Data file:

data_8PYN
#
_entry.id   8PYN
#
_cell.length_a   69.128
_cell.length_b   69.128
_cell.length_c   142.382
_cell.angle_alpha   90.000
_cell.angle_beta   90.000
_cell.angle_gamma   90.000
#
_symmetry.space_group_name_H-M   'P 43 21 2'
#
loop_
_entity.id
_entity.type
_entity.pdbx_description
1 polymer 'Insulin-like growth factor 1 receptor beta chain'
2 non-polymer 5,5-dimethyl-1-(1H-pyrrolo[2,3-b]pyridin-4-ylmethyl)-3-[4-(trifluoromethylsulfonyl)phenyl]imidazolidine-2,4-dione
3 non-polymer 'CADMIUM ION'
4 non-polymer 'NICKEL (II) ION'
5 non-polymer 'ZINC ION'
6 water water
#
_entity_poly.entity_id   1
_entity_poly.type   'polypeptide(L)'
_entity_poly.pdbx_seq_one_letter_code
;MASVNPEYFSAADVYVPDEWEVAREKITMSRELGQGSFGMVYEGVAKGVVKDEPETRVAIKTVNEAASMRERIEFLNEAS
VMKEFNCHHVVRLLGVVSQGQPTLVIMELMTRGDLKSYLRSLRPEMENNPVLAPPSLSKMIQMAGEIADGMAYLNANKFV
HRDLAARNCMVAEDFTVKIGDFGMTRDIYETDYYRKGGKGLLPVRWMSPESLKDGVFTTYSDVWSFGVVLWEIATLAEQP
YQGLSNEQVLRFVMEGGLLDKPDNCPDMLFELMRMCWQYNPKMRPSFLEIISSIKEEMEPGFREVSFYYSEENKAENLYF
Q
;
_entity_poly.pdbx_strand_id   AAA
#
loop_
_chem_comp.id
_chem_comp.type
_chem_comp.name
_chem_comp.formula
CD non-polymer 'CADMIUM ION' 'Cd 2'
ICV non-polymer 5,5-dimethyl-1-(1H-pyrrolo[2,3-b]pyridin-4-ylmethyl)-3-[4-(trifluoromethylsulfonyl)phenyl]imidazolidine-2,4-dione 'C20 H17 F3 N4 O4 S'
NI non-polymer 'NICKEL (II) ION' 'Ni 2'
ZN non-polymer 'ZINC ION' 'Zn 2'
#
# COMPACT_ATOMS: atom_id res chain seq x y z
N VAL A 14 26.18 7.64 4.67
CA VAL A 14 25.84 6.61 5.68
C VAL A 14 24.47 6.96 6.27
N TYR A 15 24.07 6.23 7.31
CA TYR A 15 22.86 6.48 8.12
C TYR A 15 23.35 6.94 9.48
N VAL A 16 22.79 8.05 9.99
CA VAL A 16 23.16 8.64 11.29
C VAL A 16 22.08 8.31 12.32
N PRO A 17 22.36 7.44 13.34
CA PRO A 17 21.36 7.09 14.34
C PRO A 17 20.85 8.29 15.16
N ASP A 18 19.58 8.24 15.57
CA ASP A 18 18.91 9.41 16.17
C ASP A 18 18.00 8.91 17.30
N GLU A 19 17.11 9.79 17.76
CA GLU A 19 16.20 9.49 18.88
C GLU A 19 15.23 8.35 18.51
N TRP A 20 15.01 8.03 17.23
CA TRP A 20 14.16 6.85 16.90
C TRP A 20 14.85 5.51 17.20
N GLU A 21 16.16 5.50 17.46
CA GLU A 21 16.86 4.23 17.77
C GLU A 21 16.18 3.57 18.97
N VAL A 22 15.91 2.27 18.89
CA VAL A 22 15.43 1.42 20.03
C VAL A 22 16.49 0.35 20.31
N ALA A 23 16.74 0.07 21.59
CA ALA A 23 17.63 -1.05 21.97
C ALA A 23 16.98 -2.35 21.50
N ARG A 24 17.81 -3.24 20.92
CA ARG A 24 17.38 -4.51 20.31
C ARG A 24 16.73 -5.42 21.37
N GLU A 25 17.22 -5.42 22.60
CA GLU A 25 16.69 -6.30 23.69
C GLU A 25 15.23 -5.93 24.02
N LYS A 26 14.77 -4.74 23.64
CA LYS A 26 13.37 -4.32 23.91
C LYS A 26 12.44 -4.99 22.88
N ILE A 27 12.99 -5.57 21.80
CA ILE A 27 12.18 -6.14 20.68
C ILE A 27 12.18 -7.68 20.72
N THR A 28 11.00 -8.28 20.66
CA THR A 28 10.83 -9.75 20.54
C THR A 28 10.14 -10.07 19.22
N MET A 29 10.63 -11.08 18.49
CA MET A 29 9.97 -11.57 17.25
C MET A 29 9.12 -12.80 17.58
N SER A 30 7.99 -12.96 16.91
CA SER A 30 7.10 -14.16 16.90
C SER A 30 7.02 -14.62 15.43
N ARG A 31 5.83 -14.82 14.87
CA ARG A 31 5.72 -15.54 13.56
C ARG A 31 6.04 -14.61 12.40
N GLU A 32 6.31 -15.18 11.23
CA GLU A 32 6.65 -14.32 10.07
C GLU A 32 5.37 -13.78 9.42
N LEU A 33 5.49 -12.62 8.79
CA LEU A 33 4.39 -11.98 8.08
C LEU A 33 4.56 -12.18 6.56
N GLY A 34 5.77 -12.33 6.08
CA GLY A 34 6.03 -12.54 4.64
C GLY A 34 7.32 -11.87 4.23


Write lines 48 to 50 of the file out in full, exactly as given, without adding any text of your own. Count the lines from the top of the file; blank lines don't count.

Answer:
CA VAL A 14 25.84 6.61 5.68
C VAL A 14 24.47 6.96 6.27
N TYR A 15 24.07 6.23 7.31